For anybody who hasn’t put this on their bucket list yet, you’re missing out. The fun of chasing a flock of birds with a flashlight is priceless. Truly priceless…
Q: Why bring this skeleton out of my closet after all these years?
A: Because bedtime with seven kids is much the same as trying to herd chickens in the dark. It goes something like this –
“Kids! Come inside and get your jammies on!” I’m standing on the porch to make this announcement. I go back inside, content that my announcement will be heard and obeyed by all my chickens…er, children.
“Kids! Are you ready to pray?” This broadcast is made from the living room as I wait for 7 kids in pajamas to come running in here any second now. Instead, I hear crickets from the corner as I imagine tumbleweeds blowing across the living room floor. The silence in the house is only broken by the sound of laughing and running and what sounds like…the clanking of swords? Back to the porch.
“Kids! Get inside now! I make sure I sound upset enough that they’ll come right away to avoid the wrath of the chicken-herder. I listen for the scurrying of little feet, but instead I hear more laughing and running and… more swordplay. I go venturing into the darkness to put an end to the laughing chickens’ swordfight.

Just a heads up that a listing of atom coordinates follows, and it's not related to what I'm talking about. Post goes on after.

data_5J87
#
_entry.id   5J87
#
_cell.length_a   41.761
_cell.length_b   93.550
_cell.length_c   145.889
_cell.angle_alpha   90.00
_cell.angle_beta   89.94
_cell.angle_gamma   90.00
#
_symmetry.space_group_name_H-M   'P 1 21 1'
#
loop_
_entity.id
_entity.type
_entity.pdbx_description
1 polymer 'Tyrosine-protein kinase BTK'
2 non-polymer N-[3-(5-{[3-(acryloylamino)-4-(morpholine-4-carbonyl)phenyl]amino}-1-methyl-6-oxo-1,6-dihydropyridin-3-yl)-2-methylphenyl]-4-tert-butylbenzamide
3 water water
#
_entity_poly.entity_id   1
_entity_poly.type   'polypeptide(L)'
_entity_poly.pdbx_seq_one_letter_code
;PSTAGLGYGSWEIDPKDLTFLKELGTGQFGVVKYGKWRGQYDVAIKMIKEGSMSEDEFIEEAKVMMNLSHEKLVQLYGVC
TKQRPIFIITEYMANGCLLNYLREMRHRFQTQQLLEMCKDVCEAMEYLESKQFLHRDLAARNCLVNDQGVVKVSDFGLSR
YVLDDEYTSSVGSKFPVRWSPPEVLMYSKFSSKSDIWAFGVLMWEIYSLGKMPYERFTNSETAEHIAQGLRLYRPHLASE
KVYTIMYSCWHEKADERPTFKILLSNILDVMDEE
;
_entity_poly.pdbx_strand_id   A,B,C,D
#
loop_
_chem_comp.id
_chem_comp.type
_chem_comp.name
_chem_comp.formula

After locating the first of the combatants and confiscating his tent pole sword, I send him inside to get his pajamas on. A few moments later, I find his opponent and remove her sprinkler pipe sword before sending her inside. I quickly find the third backyard warrior and take away his scrap lumber weapon while snagging his opponent and confiscating his…tent pole? Yep, it’s the first soldier I sent inside and he’s found another sword somewhere. Fast-forward 30 minutes. I’ve confiscated 42 swords now and am content with knowing where the missing tent poles have been. Did I mention that the 42 swords come from 4 kids, and only three of them are mine? The younger chickens children are still running around and take another few minutes to round up and drag inside. The older group turned into ninjas when their sword supply was exhausted. Apparently they’ve gone to hiding.
Whew. That only took 45 minutes. I count 5/7 inside now. The swordmasters-turned-sneaky-ninjas outside will come in soon enough.
Now that we’re inside, I start the pajama hunt, get chickens tucked in, tell chickens stories, return chickens to their beds, look for lost chicken toys, look for lost chickens, tell chickens to be quiet and go to sleep, remind chickens to be quiet, open doors and make idle threats, turn lights off and growl a lot. Rinse and repeat.
For the record: This is far more tiring than herding real chickens was, which explains why my wife returns from Relief Society to find me asleep next to a stack of tent poles with chickens free-ranging around the house.
Score one for the deadly chicken ninja clan…